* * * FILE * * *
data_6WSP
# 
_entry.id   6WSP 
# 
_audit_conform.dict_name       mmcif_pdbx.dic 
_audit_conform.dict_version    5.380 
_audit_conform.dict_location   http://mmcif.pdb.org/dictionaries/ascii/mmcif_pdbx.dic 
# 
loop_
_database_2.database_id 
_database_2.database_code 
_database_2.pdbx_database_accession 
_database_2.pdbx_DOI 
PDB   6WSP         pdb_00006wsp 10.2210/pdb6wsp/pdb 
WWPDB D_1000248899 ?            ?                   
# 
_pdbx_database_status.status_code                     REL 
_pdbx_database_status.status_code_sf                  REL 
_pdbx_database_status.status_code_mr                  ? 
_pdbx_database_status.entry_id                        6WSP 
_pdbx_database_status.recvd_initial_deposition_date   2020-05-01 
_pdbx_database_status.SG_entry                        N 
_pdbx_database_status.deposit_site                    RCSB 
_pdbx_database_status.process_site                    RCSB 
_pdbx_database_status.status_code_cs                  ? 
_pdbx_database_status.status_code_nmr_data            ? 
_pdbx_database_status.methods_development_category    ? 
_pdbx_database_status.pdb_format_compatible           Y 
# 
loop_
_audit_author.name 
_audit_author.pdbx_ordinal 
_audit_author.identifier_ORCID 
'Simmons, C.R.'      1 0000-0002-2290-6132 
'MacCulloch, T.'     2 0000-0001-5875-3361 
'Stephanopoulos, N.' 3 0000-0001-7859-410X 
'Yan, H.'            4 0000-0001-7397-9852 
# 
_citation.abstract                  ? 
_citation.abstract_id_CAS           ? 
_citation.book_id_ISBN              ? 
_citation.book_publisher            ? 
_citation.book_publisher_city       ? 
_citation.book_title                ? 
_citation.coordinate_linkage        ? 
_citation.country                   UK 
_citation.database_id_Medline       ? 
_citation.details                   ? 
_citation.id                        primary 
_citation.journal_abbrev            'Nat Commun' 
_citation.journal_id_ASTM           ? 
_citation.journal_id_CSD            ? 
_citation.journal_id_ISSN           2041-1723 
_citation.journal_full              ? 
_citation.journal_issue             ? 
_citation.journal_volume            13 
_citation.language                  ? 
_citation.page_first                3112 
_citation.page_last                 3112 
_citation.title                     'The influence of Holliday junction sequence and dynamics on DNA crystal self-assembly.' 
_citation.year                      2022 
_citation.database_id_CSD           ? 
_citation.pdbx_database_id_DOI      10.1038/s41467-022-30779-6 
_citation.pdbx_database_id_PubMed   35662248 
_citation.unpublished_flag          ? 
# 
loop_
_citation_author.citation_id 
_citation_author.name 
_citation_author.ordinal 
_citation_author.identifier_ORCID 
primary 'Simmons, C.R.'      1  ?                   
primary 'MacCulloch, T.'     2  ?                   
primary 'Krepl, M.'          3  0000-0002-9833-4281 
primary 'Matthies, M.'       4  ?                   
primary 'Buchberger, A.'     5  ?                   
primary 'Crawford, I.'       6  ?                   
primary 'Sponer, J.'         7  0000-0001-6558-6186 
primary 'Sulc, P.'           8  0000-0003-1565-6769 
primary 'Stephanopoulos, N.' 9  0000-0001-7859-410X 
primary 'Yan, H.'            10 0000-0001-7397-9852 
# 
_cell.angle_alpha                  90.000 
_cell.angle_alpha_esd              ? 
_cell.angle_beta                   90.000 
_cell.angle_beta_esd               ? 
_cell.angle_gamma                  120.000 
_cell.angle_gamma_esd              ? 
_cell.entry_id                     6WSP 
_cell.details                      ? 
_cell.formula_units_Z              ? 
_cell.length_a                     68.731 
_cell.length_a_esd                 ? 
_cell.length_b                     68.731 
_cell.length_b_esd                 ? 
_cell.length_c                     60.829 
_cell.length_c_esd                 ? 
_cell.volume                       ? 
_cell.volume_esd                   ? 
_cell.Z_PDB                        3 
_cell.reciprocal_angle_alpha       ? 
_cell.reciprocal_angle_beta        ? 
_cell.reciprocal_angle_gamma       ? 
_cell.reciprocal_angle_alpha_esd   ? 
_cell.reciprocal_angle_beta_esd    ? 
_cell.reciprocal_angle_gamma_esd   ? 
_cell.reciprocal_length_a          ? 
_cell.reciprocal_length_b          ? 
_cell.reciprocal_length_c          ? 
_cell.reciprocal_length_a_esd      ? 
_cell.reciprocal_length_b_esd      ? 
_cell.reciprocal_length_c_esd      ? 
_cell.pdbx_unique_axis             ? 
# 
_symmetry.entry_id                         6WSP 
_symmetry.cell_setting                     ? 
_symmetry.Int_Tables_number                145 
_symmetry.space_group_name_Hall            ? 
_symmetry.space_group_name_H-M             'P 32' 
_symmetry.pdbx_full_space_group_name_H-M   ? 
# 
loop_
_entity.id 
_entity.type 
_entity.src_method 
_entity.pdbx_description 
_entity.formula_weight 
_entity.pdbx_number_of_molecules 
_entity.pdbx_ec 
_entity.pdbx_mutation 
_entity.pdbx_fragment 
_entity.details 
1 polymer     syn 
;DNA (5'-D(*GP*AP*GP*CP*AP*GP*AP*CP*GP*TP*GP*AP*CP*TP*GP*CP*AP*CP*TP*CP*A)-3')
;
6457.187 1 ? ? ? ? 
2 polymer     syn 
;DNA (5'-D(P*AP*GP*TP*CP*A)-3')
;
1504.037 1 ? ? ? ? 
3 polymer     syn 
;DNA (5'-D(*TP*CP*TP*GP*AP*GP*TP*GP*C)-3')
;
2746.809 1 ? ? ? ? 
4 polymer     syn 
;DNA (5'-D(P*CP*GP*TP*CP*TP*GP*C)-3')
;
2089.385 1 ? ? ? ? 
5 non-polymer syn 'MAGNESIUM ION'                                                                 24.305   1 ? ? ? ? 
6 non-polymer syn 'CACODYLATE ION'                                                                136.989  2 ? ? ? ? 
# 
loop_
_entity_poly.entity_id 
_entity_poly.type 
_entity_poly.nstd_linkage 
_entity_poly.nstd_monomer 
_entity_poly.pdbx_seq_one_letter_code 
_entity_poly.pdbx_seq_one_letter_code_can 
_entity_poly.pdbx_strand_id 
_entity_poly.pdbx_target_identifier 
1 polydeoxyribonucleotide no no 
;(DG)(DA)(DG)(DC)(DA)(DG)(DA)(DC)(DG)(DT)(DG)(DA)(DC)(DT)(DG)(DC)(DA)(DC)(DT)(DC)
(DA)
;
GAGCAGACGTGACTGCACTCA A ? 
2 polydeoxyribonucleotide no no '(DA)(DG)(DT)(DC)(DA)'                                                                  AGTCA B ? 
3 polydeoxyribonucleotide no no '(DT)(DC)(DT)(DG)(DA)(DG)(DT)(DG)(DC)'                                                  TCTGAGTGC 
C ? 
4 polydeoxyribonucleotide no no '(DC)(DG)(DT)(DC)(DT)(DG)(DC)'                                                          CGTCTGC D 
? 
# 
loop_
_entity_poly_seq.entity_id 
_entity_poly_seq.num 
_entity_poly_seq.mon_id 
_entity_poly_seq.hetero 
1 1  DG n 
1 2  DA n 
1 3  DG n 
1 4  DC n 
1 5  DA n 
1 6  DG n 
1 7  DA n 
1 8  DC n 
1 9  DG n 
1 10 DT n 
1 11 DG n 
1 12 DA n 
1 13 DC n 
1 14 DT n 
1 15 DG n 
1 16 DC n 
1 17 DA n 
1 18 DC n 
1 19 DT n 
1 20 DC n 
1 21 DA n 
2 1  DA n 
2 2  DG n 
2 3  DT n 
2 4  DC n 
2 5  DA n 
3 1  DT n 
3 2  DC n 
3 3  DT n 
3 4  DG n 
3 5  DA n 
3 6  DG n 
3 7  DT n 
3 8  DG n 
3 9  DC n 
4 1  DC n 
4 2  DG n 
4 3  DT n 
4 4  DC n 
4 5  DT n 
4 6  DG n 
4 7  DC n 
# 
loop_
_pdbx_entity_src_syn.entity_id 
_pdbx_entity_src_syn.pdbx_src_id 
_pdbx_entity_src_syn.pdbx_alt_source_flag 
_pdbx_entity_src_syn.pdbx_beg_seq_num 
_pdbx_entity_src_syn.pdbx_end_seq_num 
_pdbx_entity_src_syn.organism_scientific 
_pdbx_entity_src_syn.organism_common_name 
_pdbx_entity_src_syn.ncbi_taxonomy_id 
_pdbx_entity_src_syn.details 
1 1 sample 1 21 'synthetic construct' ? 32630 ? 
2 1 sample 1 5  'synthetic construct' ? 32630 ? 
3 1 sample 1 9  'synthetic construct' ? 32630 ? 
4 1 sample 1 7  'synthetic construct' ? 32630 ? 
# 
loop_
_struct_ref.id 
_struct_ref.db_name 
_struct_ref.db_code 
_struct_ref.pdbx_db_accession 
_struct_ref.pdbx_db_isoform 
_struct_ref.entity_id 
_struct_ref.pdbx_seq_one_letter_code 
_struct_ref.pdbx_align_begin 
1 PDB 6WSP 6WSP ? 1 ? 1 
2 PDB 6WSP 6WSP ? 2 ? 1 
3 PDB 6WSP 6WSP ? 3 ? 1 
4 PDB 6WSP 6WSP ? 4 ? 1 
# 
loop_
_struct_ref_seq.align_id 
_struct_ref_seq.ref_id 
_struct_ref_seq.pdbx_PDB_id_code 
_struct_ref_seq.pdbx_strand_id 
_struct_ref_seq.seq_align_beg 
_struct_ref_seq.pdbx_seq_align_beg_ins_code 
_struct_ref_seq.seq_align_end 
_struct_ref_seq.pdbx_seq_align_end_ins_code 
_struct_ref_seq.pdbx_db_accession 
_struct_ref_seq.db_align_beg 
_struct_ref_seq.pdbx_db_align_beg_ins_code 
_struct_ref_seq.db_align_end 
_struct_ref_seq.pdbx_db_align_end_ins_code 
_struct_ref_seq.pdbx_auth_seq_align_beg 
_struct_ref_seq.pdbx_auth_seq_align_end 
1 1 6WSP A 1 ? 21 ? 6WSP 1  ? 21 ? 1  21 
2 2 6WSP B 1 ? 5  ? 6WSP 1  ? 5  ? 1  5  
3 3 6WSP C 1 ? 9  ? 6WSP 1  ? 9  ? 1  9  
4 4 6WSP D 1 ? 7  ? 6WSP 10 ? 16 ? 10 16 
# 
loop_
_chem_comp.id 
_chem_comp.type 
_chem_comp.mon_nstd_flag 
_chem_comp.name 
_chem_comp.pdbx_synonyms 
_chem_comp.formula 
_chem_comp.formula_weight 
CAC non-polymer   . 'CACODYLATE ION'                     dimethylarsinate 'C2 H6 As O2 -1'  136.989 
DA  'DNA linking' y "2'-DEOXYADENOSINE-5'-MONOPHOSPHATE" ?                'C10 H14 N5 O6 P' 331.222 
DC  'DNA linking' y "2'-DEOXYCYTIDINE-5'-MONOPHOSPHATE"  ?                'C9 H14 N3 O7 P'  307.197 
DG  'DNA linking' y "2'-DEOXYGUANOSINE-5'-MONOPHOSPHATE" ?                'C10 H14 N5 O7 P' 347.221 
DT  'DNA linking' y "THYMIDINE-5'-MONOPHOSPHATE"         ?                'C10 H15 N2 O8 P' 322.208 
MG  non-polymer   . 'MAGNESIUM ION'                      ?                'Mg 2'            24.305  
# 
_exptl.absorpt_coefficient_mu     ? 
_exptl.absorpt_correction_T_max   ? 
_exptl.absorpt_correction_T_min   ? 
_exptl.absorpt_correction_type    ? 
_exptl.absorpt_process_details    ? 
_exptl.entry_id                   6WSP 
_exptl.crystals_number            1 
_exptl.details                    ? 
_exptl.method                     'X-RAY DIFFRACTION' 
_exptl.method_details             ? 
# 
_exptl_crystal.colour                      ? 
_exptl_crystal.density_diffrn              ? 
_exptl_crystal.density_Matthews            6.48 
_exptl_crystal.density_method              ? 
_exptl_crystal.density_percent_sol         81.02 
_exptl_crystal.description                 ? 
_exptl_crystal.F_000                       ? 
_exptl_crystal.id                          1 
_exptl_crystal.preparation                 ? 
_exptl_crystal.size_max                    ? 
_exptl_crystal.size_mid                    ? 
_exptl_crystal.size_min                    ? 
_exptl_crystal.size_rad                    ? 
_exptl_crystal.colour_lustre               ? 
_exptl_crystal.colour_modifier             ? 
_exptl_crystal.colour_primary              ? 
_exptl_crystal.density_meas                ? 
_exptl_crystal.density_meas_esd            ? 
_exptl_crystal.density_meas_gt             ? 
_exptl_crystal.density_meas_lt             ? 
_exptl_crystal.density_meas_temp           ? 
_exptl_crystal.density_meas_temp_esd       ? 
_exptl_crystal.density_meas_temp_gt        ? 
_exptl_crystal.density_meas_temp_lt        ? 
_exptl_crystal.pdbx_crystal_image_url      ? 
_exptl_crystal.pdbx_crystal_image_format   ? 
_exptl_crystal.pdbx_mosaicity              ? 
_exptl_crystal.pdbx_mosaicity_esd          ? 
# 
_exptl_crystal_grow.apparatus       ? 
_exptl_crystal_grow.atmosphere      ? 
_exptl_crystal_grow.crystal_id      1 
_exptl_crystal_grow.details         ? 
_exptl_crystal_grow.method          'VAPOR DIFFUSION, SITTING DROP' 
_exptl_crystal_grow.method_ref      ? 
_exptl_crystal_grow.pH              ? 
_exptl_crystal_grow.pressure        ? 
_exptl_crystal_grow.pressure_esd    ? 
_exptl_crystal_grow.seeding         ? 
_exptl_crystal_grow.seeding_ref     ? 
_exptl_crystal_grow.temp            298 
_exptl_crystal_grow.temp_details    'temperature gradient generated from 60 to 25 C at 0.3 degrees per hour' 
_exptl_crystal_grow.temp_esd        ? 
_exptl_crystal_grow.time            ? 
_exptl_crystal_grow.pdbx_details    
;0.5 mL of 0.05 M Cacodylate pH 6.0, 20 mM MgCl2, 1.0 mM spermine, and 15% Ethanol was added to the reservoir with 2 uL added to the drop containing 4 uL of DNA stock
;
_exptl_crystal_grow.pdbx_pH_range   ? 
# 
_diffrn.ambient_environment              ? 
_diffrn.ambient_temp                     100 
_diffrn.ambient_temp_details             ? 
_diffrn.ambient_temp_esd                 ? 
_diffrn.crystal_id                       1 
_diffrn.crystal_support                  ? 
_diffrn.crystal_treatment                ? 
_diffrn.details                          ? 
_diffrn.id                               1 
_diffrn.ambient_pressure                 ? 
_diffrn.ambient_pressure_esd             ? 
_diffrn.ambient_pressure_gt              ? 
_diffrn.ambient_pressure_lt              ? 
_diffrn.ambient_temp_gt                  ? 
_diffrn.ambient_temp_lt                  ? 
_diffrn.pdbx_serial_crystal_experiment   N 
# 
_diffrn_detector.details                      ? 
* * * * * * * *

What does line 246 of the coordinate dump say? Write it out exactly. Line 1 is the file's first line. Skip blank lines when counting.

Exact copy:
3 PDB 6WSP 6WSP ? 3 ? 1 